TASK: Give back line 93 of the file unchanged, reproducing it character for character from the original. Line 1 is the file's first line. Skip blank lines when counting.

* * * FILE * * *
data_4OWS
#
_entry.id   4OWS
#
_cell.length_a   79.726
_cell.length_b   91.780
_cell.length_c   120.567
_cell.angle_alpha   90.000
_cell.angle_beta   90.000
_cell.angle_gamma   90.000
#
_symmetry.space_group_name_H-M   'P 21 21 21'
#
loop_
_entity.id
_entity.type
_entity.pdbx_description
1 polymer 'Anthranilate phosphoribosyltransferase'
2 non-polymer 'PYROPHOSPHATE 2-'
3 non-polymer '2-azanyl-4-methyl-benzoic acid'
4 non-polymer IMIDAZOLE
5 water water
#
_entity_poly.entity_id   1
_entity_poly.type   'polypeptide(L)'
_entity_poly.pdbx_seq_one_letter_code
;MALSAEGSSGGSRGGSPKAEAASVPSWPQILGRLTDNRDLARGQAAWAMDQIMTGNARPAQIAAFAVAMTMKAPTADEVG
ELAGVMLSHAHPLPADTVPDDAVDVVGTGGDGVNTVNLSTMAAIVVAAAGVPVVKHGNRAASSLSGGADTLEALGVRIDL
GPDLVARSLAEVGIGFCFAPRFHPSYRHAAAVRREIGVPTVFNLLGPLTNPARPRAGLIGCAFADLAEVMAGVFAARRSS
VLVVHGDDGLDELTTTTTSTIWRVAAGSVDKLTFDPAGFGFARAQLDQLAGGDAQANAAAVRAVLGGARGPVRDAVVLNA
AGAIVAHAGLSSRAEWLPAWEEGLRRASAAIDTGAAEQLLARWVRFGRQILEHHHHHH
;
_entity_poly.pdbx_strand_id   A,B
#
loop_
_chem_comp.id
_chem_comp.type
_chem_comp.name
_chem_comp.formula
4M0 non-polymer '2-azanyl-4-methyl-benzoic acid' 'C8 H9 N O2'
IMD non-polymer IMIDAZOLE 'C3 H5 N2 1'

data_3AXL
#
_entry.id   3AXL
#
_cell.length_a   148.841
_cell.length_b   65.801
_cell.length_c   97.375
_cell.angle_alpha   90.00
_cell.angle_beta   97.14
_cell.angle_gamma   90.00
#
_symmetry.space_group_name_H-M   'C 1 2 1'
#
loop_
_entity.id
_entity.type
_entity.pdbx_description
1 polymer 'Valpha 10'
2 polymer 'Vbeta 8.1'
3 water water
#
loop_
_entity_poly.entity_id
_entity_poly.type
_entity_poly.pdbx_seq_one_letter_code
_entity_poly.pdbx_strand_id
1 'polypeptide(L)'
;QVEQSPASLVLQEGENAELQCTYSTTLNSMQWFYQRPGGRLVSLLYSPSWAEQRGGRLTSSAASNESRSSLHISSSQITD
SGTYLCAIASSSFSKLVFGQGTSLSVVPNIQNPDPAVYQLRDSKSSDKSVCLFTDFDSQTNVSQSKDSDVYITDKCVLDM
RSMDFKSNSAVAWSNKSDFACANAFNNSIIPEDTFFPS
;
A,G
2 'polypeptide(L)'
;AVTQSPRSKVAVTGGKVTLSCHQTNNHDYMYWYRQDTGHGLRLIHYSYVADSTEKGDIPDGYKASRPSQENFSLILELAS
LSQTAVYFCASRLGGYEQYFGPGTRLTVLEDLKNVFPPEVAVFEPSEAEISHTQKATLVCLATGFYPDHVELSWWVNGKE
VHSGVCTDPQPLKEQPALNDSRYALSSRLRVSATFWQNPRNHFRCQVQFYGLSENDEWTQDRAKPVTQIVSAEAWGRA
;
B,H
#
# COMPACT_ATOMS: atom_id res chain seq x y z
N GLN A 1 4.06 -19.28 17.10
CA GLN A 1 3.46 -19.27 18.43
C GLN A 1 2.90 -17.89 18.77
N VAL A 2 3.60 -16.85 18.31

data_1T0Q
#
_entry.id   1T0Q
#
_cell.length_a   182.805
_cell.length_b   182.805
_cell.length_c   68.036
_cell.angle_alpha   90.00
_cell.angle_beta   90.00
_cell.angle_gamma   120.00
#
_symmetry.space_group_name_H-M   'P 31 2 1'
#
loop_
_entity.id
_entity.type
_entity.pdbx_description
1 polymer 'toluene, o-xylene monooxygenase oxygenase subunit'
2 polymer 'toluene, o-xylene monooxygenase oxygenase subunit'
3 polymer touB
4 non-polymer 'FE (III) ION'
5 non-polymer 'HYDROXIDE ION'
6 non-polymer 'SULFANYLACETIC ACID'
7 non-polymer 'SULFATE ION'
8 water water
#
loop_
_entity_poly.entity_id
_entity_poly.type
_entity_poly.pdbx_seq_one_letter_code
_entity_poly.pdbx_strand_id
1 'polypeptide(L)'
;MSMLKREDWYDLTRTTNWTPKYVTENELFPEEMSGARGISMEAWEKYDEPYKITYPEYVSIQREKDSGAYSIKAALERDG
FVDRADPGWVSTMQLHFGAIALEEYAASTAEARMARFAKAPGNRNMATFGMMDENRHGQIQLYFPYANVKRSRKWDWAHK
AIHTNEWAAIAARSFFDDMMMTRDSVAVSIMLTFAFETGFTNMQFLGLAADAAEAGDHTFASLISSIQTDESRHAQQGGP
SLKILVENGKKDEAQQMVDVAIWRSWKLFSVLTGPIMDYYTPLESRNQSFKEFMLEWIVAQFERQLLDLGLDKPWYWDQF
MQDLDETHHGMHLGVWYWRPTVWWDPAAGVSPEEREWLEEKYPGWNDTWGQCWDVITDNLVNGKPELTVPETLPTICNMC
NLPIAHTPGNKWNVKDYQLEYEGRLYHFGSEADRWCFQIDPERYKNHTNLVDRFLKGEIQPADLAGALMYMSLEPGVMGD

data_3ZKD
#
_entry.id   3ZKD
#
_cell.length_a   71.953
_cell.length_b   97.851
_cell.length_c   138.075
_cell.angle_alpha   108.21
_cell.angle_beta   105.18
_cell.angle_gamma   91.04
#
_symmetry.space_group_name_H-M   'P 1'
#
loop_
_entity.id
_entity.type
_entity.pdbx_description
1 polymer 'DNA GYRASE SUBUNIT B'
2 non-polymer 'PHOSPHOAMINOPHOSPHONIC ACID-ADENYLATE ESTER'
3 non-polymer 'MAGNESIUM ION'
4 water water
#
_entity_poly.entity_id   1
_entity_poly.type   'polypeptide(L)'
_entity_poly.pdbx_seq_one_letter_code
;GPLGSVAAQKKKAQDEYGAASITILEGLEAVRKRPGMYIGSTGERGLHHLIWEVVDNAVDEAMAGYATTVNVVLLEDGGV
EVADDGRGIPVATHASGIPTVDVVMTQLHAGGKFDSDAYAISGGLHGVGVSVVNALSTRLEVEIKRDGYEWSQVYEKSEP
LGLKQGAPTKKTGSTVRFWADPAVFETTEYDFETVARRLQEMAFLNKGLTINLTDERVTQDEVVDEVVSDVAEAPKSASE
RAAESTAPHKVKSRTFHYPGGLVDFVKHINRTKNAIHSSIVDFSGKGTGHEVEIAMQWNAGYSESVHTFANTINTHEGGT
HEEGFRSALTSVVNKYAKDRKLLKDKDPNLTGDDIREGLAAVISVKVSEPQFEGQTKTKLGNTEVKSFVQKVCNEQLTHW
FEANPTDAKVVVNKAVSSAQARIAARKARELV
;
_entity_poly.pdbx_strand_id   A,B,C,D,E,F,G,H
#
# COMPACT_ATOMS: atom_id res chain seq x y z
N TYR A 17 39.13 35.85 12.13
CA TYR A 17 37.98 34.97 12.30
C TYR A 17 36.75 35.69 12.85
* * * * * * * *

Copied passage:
_cell.angle_alpha   90.00